Tuesday, August 4, 2009

Something Stinks Under The Hood

Cash For Clunkers good? In one way, "YES". It did boost sales, and probably had a lot to do with a big gain for Ford (The Ford Focus is the most popular car purchased through the Clunkers program). But the answer may be "NO" on other fronts.

Consider car dealers, though happy about the foot traffic on their lots, are not pleased with the process. Many have complained about confusing instructions, and difficulty getting through the online application for reimbursement. In fact, the Department of Transportation, who oversees the program, acknowledged big challenges in managing the flood of requests from dealerships, by announcing 300 new contract workers would be hired to help the flow-through. I guess the DOT didn't already have enough salaried workers who could pick up the slack.

Here are some unintended consequences of Cash for Clunkers: Read here how charities complain about cars that would have been donated to their groups are now, at the direction of the DOT, being junked by dealers. Charities also worry that working families are being impacted as affordable used cars are being taken out of the market. Also, as Edmunds.com points out in their analysis of the program, that even though $4500 and $3500 rebates are offered to consumers who trade in qualifying clunkers, it may actually cost the government as much as $45,000 for each transaction.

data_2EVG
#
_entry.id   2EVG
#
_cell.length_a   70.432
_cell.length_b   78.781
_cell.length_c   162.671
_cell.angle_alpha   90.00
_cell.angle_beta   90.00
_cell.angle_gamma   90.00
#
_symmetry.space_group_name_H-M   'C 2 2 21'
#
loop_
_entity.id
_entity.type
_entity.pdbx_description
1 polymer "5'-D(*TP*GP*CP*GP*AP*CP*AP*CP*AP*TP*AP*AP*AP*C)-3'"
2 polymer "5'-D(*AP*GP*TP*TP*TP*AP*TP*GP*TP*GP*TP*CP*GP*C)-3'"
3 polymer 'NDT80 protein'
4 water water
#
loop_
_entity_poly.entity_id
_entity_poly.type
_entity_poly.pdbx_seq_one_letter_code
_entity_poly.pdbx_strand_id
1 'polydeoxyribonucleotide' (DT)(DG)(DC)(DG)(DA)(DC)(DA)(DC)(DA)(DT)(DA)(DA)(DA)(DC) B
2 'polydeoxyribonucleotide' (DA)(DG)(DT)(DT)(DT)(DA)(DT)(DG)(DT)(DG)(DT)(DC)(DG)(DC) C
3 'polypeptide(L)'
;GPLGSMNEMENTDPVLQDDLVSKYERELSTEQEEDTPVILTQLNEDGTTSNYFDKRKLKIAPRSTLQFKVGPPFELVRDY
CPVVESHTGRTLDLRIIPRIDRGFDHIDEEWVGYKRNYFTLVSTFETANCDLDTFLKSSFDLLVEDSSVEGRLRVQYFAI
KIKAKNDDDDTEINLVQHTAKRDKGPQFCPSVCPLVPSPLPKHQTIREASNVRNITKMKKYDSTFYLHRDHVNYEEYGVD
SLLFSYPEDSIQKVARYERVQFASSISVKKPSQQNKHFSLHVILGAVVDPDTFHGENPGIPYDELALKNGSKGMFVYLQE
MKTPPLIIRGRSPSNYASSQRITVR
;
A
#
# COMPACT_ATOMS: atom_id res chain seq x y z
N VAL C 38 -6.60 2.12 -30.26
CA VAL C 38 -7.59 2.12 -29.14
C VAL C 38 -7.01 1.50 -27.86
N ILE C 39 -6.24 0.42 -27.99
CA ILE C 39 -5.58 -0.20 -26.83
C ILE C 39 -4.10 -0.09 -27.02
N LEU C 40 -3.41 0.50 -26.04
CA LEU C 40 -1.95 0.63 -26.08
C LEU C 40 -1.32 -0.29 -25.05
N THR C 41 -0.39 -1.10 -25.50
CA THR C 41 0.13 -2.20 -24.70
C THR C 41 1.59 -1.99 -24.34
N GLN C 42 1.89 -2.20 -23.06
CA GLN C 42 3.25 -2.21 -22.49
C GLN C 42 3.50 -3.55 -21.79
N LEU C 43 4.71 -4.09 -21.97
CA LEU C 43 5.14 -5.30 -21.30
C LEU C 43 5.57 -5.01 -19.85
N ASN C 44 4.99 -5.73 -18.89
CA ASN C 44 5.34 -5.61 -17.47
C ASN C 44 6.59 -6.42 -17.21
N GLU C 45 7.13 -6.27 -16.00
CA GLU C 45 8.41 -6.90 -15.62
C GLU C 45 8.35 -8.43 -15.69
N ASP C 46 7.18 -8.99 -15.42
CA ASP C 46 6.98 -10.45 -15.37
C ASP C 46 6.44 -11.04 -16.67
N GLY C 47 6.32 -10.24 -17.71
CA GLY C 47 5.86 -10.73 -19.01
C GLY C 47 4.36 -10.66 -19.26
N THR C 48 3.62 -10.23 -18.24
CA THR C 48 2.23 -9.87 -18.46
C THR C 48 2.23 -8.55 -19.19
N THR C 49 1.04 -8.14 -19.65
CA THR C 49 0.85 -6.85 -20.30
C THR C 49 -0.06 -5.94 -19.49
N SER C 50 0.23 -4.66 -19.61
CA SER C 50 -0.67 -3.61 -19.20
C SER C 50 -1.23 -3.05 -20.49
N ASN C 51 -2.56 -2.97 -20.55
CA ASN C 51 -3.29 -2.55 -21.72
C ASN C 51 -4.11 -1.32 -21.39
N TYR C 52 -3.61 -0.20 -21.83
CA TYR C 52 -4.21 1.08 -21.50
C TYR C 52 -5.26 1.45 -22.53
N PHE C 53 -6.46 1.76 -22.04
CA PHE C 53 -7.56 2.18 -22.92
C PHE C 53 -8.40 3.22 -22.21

Is it just me, or does any of this hoist a red flag for you? This is the same government that wants to manage your health care.

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  1. Phil, you're just scratching at the tip of a huge iceberg. Other issues to consider:
    * The money comes from other taxpayers - shouldn't our tax dollars be used for National (ie, Constitutional) issues, such as defense, and not for cars?
    * If giving people $4,500 tax vouchers for consumer goods is a way to jump start the economny, why not give everyone a voucher? After all, isn't a new fishing boat the same as a new car? What if you need a new sofa or kitchen appliances?
    * The trade-ins are crushed, so their parts are not available for the low-income population who cannot afford a new car even with the voucher.
    * The Wall Street Journal called this "crackpot economics". I think that's very polite.

  2. For sure. Times is tough, and a lot of people need/rely on used cars to get them through the day. Those vehicles could have gone to much better use than the scrap heap. But the gov't believes ending is better than mending...

  3. didn't know that this "green" administration thinks crushing perfectly usable cars so people can buy new ones offsets the carbon footprint...hypocrites.